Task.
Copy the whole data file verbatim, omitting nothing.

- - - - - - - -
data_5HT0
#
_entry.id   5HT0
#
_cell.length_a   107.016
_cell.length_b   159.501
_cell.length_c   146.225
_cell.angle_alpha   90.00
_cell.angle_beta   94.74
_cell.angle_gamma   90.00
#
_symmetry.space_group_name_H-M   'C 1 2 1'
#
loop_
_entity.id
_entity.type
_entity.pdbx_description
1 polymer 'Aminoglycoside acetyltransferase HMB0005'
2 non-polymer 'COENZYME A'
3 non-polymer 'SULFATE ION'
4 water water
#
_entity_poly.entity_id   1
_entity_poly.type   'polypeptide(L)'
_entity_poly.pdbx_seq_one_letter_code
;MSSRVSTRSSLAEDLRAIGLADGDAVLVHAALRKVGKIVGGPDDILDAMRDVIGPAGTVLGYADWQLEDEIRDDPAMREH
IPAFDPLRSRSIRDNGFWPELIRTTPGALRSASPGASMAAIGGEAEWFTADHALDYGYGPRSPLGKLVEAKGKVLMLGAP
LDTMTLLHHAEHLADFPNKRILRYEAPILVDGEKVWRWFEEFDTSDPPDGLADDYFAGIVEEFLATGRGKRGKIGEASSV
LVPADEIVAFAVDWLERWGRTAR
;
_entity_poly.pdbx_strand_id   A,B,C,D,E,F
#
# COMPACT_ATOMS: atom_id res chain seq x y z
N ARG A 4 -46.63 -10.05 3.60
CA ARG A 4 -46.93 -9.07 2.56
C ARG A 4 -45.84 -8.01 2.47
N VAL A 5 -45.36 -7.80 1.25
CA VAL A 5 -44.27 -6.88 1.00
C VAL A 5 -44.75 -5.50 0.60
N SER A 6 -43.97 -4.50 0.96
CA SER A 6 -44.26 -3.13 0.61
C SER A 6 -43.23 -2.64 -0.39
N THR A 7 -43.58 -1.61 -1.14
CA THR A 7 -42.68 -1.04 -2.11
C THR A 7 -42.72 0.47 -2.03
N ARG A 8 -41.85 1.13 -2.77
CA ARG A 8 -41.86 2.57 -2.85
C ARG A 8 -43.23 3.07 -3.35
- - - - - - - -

data_5HT0
#
_entry.id   5HT0
#
_cell.length_a   107.016
_cell.length_b   159.501
_cell.length_c   146.225
_cell.angle_alpha   90.00
_cell.angle_beta   94.74
_cell.angle_gamma   90.00
#
_symmetry.space_group_name_H-M   'C 1 2 1'
#
loop_
_entity.id
_entity.type
_entity.pdbx_description
1 polymer 'Aminoglycoside acetyltransferase HMB0005'
2 non-polymer 'COENZYME A'
3 non-polymer 'SULFATE ION'
4 water water
#
_entity_poly.entity_id   1
_entity_poly.type   'polypeptide(L)'
_entity_poly.pdbx_seq_one_letter_code
;MSSRVSTRSSLAEDLRAIGLADGDAVLVHAALRKVGKIVGGPDDILDAMRDVIGPAGTVLGYADWQLEDEIRDDPAMREH
IPAFDPLRSRSIRDNGFWPELIRTTPGALRSASPGASMAAIGGEAEWFTADHALDYGYGPRSPLGKLVEAKGKVLMLGAP
LDTMTLLHHAEHLADFPNKRILRYEAPILVDGEKVWRWFEEFDTSDPPDGLADDYFAGIVEEFLATGRGKRGKIGEASSV
LVPADEIVAFAVDWLERWGRTAR
;
_entity_poly.pdbx_strand_id   A,B,C,D,E,F
#
# COMPACT_ATOMS: atom_id res chain seq x y z
N ARG A 4 -46.63 -10.05 3.60
CA ARG A 4 -46.93 -9.07 2.56
C ARG A 4 -45.84 -8.01 2.47
N VAL A 5 -45.36 -7.80 1.25
CA VAL A 5 -44.27 -6.88 1.00
C VAL A 5 -44.75 -5.50 0.60
N SER A 6 -43.97 -4.50 0.96
CA SER A 6 -44.26 -3.13 0.61
C SER A 6 -43.23 -2.64 -0.39
N THR A 7 -43.58 -1.61 -1.14
CA THR A 7 -42.68 -1.04 -2.11
C THR A 7 -42.72 0.47 -2.03
N ARG A 8 -41.85 1.13 -2.77
CA ARG A 8 -41.86 2.57 -2.85
C ARG A 8 -43.23 3.07 -3.35